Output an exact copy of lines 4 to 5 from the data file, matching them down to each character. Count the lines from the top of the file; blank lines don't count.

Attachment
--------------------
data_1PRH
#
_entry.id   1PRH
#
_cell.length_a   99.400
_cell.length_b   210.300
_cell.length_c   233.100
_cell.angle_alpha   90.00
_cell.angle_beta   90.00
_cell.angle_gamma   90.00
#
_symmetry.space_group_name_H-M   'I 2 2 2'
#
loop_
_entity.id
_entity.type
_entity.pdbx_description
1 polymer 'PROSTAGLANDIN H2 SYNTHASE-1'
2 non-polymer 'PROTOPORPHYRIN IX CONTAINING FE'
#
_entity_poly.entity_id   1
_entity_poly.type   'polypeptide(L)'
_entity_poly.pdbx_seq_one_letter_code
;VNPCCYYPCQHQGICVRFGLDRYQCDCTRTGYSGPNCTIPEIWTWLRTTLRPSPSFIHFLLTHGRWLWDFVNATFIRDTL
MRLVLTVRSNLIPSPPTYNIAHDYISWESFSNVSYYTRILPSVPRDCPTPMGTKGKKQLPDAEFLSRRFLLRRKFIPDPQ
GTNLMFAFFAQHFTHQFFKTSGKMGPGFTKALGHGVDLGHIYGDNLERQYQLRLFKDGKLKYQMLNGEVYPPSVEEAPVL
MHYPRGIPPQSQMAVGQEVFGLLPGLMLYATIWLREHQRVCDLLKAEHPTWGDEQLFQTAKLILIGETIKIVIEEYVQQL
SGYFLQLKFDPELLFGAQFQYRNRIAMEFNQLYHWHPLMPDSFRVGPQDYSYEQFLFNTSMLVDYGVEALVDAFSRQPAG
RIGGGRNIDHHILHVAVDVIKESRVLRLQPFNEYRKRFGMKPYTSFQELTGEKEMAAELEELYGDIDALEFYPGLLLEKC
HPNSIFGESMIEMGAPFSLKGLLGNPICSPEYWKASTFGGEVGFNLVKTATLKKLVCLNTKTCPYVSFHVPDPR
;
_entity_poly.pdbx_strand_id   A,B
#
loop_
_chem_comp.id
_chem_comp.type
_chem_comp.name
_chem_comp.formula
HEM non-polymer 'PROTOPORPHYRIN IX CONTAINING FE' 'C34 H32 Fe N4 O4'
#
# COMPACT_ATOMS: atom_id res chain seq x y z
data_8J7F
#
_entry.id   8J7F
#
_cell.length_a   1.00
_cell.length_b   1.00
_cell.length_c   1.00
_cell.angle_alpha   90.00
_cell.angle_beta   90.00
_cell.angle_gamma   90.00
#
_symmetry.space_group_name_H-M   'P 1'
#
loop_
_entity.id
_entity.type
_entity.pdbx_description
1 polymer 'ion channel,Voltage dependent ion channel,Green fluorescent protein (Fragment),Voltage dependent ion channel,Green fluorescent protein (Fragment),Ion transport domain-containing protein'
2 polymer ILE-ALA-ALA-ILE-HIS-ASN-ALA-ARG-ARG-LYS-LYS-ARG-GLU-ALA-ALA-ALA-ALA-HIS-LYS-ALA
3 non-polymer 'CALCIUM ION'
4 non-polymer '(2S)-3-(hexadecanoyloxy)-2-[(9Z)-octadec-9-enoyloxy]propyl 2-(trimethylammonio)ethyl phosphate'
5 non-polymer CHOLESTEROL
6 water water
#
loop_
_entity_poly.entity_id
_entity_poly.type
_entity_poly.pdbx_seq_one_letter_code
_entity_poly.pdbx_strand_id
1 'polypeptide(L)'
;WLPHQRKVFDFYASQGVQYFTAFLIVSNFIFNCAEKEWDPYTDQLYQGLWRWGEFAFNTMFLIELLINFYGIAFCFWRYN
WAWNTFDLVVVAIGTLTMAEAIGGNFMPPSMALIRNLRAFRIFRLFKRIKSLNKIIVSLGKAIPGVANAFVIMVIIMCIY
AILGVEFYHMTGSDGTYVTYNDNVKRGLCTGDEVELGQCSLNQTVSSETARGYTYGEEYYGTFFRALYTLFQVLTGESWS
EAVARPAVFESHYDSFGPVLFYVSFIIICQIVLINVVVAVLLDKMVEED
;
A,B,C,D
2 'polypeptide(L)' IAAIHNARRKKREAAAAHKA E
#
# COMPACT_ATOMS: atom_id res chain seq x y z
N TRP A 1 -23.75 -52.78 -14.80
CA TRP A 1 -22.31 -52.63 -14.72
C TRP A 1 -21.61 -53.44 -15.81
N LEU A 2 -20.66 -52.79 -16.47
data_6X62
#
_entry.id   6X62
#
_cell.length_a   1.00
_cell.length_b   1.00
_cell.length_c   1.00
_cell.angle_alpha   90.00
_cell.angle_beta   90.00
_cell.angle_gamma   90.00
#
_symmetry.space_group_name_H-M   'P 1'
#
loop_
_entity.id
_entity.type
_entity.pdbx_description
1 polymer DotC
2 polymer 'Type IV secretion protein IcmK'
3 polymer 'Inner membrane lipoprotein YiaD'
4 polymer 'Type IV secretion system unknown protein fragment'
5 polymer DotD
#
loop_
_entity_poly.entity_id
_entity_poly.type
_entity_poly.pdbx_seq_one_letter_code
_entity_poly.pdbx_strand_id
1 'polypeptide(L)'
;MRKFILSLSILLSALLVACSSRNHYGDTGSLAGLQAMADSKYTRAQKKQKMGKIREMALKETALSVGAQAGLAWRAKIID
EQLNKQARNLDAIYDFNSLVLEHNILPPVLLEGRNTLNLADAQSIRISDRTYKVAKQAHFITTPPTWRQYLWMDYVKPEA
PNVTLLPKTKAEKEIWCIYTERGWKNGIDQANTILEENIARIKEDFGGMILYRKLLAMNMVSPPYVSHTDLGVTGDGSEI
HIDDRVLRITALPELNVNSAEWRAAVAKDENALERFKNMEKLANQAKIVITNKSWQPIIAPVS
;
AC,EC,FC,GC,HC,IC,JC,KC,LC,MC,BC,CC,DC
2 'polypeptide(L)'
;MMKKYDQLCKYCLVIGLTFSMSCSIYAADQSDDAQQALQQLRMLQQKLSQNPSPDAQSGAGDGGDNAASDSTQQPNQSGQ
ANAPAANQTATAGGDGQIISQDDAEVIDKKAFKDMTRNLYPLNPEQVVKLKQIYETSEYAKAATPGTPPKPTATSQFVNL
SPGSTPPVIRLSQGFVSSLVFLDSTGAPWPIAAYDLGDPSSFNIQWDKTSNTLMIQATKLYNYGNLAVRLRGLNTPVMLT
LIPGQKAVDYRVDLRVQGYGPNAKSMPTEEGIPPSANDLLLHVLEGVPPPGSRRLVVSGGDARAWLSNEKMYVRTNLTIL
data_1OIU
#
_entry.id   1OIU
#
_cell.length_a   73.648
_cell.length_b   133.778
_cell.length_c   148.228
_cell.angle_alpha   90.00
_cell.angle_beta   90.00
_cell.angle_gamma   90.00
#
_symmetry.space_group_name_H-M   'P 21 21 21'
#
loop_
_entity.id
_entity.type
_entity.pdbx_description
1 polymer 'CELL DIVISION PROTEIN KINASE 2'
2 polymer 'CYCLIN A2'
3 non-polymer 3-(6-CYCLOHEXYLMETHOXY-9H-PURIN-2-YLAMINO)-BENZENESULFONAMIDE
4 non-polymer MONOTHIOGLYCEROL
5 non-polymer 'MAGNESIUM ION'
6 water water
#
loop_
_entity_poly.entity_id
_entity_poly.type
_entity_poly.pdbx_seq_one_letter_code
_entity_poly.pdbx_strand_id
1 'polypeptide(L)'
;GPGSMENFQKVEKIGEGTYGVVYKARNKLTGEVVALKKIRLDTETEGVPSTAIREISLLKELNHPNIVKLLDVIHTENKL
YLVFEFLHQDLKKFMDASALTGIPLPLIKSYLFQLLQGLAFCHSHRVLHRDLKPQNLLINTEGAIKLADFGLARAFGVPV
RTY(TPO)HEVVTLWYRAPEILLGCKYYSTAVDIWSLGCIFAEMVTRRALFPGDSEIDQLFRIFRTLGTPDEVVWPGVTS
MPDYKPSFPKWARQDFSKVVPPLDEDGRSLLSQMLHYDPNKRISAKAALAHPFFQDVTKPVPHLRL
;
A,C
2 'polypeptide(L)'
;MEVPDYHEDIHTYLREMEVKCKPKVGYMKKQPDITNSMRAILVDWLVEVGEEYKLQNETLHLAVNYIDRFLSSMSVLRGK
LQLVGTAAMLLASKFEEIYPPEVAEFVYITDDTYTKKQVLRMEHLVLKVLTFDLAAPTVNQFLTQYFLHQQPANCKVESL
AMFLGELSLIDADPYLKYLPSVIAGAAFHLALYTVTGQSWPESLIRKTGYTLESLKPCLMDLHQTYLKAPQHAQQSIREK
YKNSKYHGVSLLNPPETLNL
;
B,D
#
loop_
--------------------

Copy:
#
_cell.length_a   99.400